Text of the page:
Milla begins as half of a pair of runaways in a small town by the English Channel. The squatting teenagers eke out their romance and their resources in a vacuum adapted to their own design. Things soon start to change, especially for Milla who falls pregnant. We watch as her body slowly morphs along with her perspective, and the sea—at first marked out as a symbol of her understanding of time passing—becomes a protagonist that decides her fate.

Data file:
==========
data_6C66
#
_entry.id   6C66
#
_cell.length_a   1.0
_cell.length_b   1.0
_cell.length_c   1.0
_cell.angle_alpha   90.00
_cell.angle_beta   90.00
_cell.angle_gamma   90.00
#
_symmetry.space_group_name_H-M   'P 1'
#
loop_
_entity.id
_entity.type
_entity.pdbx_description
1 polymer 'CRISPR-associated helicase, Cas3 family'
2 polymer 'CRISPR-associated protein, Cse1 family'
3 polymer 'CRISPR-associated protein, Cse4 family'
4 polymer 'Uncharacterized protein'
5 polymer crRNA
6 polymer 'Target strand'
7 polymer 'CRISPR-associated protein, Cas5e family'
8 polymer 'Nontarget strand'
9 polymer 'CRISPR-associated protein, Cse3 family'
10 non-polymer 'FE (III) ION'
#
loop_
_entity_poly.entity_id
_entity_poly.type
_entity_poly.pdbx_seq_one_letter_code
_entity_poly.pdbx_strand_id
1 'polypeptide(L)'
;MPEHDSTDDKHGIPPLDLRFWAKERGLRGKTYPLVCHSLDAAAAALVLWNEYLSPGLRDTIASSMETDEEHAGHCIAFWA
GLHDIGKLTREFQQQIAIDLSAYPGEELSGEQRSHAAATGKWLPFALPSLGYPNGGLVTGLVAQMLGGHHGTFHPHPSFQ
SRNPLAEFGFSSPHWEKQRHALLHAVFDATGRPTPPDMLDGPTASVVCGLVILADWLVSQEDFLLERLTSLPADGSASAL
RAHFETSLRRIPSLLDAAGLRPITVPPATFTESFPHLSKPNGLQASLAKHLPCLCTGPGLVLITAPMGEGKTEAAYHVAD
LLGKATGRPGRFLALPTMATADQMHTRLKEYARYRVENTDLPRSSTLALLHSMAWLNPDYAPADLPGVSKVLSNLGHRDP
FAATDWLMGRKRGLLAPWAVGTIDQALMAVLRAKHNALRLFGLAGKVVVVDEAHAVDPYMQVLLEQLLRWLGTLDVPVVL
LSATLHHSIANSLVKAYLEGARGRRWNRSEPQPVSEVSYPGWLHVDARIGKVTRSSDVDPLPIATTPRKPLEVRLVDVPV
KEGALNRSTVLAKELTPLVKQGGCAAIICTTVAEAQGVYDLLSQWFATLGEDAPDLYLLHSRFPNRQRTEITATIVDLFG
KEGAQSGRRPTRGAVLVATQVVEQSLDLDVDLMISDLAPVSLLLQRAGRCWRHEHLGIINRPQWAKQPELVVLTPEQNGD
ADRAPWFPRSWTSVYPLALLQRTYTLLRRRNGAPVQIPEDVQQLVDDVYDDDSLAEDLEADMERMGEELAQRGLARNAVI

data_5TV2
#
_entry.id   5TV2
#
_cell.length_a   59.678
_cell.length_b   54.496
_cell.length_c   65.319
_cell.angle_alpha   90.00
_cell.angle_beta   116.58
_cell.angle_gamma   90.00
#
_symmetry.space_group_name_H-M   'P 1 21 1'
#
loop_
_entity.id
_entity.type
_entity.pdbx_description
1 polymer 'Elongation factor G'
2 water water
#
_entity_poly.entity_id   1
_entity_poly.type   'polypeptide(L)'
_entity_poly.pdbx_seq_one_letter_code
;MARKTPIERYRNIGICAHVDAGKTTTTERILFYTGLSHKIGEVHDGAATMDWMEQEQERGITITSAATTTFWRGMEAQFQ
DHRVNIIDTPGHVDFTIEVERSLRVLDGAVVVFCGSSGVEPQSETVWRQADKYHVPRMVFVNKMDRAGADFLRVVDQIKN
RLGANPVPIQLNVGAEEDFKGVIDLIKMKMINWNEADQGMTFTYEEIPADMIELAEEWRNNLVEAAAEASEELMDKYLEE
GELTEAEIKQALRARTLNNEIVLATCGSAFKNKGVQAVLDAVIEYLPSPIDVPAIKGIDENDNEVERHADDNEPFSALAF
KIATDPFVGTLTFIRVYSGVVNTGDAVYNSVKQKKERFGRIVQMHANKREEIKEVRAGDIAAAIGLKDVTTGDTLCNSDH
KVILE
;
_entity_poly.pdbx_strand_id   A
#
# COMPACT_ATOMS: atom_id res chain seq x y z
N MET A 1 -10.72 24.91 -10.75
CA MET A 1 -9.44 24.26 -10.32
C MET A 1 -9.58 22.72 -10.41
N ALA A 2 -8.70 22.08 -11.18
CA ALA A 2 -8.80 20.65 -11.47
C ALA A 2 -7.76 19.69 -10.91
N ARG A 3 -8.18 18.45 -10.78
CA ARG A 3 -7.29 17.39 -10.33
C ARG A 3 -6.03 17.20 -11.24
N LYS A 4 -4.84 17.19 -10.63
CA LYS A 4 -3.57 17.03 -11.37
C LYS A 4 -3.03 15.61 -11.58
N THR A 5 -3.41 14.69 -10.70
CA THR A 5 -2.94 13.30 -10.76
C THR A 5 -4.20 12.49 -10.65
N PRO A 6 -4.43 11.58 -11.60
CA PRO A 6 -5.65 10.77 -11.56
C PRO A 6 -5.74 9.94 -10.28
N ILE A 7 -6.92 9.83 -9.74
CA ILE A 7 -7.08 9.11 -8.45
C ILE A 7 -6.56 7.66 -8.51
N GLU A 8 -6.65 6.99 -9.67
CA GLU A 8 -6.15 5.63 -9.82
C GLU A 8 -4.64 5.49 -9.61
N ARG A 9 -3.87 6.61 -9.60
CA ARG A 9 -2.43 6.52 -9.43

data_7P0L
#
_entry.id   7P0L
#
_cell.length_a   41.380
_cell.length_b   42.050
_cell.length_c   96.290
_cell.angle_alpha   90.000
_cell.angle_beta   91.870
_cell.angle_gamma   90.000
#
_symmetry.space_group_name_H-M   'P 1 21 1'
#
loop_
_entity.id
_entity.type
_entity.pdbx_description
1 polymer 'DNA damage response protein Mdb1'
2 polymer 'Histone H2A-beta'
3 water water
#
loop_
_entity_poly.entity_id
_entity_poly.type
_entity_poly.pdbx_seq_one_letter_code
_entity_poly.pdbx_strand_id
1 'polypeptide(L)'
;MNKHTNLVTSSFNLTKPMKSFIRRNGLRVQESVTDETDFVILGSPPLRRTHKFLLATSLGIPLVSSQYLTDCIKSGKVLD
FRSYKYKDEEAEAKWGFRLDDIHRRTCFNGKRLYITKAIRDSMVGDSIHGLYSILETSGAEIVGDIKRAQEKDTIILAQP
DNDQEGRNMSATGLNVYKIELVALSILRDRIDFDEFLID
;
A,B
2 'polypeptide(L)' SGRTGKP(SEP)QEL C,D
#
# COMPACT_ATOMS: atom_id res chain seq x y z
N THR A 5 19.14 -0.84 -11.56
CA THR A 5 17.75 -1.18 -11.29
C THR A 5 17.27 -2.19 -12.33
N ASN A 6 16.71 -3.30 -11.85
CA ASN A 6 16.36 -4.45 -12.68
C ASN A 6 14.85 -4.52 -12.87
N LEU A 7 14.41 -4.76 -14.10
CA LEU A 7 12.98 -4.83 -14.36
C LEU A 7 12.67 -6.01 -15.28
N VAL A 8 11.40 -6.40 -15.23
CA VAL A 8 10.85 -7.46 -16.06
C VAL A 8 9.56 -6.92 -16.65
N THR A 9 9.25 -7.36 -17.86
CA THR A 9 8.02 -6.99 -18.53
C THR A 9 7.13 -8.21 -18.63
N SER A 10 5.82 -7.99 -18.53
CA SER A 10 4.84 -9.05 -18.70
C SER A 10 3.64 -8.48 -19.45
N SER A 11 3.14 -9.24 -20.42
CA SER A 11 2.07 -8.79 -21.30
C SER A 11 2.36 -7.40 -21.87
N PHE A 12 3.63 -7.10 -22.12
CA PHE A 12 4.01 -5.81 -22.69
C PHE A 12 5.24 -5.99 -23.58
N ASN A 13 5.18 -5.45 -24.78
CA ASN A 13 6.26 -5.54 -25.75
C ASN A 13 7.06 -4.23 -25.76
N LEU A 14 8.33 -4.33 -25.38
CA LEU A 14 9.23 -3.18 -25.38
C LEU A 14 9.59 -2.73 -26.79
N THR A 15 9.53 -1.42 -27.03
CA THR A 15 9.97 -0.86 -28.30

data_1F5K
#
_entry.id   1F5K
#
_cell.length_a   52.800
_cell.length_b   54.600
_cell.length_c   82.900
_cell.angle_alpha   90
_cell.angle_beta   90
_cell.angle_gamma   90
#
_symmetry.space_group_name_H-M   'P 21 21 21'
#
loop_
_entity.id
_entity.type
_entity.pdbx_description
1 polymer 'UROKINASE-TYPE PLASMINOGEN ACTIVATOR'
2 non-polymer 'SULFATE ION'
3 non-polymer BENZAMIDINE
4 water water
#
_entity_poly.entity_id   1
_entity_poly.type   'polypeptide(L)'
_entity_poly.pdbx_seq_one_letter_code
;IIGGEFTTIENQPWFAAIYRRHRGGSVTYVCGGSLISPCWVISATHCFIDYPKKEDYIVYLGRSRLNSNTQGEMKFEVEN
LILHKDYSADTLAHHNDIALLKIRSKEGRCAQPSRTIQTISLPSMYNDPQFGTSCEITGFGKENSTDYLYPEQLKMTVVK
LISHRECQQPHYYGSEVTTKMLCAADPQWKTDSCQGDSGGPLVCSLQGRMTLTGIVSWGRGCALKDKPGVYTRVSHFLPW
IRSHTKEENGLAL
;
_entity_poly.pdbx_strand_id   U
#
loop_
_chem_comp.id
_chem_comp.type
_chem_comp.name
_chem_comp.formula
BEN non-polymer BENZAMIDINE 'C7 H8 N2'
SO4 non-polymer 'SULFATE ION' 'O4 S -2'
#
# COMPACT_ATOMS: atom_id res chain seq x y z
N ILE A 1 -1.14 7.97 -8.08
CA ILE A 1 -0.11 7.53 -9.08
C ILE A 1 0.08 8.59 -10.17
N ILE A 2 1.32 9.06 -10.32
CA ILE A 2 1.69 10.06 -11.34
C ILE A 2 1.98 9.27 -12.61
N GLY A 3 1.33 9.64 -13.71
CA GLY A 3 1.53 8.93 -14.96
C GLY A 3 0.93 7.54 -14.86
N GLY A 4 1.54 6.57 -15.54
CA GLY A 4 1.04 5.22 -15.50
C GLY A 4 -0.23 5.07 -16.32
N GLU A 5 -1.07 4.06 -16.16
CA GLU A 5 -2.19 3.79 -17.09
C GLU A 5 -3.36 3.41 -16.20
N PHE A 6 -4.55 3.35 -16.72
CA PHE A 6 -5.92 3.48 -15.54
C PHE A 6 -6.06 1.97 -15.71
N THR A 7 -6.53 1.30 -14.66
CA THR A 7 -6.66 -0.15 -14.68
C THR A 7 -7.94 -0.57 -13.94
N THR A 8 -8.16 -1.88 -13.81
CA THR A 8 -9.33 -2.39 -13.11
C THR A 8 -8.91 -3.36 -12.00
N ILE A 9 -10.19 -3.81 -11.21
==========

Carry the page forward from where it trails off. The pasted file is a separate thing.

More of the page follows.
Milla‘s insights derive as much from our impressions of textures and touch as they do from plot. It has a beautifully languid pace, rich with the sensorial and tactile world of its characters. There’s also a certain symmetry with Berwick, its harbour and bridges—young people not always with easy choices on their hands for work. Already award wining after its first showing at this summer’s Locarno Film Festival, Valerie Massadian’s film is a remarkable one, anchored by precise cinematography, natural light and the perfectly cast Severine (Milla) and Ethan Jonckeere.